42. Which nursing diagnosis is appropriate for the home health nurse to use when planning care for a patient who has had a total gastrectomy with an anastomosis of the esophagus to the jejunum for treatment of stomach cancer?
a. Chronic pain related to altered GI tract function secondary to the surgery
b. Risk for infection related to ongoing need for parenteral nutrition
c. Risk for impaired skin integrity related to leakage from jejunostomy tube
d. Imbalanced nutrition: less than body requirements related to inability to absorb nutrients

Answer: D
Rationale: After this procedure, there will be less surface area for nutrient absorption and vitamins that are normally absorbed in the duodenum will have poor absorption. Chronic pain may occur, but this is due to cancer, not to changes that occur in GI function because of surgery. Parenteral nutrition may be used in the immediate postoperative period but is not needed on an ongoing basis. The patient will not have a jejunostomy tube.

Cognitive Level: Application Text Reference: p. 1031
Nursing Process: Diagnosis NCLEX: Physiological Integrity

43. The nurse suspects the possibility of Escherichia coli O157:H7 food poisoning when several individuals who have eaten in the same restaurant develop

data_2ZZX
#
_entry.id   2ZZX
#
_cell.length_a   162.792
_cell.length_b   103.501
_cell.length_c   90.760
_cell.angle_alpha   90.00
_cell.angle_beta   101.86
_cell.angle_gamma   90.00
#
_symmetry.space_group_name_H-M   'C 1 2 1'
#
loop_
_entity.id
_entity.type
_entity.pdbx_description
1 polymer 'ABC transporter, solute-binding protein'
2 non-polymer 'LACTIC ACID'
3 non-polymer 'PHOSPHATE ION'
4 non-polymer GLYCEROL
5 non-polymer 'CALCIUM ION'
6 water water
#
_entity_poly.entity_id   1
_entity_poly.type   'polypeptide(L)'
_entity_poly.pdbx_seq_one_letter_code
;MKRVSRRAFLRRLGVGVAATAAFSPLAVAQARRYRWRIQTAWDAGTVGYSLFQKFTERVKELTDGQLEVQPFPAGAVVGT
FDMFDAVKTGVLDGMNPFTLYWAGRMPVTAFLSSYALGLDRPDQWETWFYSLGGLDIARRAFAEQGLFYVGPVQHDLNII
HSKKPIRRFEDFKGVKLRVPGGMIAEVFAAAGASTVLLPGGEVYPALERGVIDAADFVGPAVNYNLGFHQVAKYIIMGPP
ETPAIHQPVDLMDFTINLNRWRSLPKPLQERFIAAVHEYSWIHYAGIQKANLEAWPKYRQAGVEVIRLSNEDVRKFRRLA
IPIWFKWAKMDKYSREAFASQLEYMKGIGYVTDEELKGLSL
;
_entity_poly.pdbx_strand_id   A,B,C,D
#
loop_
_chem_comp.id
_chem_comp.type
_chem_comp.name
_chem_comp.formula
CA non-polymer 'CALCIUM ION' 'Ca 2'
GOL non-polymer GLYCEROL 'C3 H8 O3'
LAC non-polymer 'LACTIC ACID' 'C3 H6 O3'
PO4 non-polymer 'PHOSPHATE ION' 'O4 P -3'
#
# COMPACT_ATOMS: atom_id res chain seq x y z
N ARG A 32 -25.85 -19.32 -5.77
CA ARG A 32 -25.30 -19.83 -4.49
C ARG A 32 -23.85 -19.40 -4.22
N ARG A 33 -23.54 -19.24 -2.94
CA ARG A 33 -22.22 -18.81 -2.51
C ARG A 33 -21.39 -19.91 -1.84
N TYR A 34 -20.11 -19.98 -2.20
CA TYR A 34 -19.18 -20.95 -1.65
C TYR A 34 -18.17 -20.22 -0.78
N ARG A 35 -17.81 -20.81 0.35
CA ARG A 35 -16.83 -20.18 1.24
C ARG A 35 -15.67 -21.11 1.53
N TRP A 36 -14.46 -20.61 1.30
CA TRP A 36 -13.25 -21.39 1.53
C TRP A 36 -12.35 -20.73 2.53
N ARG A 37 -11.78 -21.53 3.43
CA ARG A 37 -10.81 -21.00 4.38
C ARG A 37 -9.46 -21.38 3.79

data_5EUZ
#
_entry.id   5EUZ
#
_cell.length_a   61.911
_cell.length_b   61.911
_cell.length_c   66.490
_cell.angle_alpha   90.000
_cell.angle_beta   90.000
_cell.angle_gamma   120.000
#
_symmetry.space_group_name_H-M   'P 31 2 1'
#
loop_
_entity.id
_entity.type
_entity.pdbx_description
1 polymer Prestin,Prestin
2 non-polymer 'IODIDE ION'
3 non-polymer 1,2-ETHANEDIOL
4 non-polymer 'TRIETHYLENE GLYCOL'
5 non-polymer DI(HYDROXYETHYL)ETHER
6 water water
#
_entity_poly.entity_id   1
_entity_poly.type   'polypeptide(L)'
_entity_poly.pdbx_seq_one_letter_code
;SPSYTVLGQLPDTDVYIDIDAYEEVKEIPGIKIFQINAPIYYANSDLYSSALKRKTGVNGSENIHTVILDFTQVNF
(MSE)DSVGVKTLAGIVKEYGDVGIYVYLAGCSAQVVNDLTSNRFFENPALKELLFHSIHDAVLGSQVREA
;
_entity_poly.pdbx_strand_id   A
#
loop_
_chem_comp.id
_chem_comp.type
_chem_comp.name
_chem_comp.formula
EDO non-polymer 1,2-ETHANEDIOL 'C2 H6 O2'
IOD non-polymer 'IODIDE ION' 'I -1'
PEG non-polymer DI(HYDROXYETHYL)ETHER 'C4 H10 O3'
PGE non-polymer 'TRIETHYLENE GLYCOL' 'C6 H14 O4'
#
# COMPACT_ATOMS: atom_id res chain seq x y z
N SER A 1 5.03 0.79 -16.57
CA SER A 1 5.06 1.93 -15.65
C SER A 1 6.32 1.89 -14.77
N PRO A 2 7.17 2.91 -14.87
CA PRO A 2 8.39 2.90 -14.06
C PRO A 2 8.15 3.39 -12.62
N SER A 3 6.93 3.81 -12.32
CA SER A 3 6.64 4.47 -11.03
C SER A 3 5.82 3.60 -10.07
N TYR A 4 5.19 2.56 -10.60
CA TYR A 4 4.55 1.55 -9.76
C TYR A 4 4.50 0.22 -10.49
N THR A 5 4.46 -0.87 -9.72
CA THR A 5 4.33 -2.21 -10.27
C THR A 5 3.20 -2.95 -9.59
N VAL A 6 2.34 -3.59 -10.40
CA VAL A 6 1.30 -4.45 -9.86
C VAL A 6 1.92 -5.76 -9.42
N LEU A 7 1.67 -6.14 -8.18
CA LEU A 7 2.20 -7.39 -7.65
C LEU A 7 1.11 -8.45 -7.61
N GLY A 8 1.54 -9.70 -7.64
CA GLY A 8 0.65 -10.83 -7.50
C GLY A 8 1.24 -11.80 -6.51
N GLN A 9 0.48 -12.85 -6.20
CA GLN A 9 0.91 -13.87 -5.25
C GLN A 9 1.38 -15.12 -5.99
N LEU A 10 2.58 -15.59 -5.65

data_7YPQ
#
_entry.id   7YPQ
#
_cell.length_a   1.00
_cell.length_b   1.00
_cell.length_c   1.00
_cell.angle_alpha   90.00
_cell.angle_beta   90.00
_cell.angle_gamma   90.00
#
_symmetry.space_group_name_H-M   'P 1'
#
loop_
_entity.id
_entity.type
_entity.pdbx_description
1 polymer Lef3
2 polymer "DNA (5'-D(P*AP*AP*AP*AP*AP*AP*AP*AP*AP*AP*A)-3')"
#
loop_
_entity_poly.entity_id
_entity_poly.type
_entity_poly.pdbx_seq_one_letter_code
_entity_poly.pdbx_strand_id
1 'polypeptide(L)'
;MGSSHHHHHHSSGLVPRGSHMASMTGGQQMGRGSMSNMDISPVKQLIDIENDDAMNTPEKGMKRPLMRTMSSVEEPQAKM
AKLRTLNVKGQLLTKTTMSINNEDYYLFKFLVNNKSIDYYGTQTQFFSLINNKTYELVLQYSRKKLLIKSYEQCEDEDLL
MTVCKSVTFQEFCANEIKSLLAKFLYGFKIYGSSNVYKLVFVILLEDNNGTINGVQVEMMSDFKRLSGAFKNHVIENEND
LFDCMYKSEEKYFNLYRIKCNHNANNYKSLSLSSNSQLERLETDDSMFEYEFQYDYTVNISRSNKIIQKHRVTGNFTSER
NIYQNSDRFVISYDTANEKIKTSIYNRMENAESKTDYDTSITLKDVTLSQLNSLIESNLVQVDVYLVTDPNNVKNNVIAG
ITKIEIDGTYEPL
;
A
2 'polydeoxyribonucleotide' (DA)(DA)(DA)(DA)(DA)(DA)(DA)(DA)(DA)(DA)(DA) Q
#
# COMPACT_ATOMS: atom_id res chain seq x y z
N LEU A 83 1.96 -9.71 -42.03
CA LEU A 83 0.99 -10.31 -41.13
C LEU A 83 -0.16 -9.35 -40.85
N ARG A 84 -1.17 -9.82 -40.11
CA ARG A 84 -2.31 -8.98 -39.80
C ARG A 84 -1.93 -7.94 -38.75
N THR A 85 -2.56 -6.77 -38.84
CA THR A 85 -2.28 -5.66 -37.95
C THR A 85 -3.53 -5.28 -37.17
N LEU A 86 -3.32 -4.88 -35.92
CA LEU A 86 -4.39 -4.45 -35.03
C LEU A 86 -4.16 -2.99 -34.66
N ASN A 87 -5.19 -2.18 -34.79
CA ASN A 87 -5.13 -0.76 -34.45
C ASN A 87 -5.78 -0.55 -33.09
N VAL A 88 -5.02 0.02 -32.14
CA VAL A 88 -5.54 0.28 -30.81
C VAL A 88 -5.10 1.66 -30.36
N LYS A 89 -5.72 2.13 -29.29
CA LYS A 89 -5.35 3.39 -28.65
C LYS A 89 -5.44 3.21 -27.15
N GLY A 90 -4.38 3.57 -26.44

a. fever and chills.
b. hemorrhagic diarrhea.
c. muscular incoordination.
d. nausea and vomiting.

Answer: B
Rationale: E. coli O157:H7 causes hemorrhagic colitis with bloody diarrhea. Fever and chills are not typical clinical manifestations of food poisoning. Muscular incoordination is seen with botulism. Nausea and vomiting are common with some forms of food poisoning, but not with E. coli O157:H7.

Cognitive Level: Comprehension Text Reference: p. 1031
Nursing Process: Assessment NCLEX: Physiological Integrity

44. A 22-year-old patient with Escherichia coli O157:H7 food poisoning is admitted to the hospital with bloody diarrhea and dehydration. All of the following orders are received. Which order will the nurse question?
a. Infuse lactated Ringer's solution at 250 ml/hr.
b. Monitor blood urea nitrogen and creatinine daily.
c. Administer loperamide (Imodium) after each stool.
d. Provide a clear liquid diet and progress diet as tolerated.

Answer: C
Rationale: Use of antidiarrheal agents is avoided with this type of food poisoning. The other orders are appropriate.

Cognitive Level: Application Text Reference: pp. 1031, 1033
Nursing Process: Implementation NCLEX: Physiological Integrity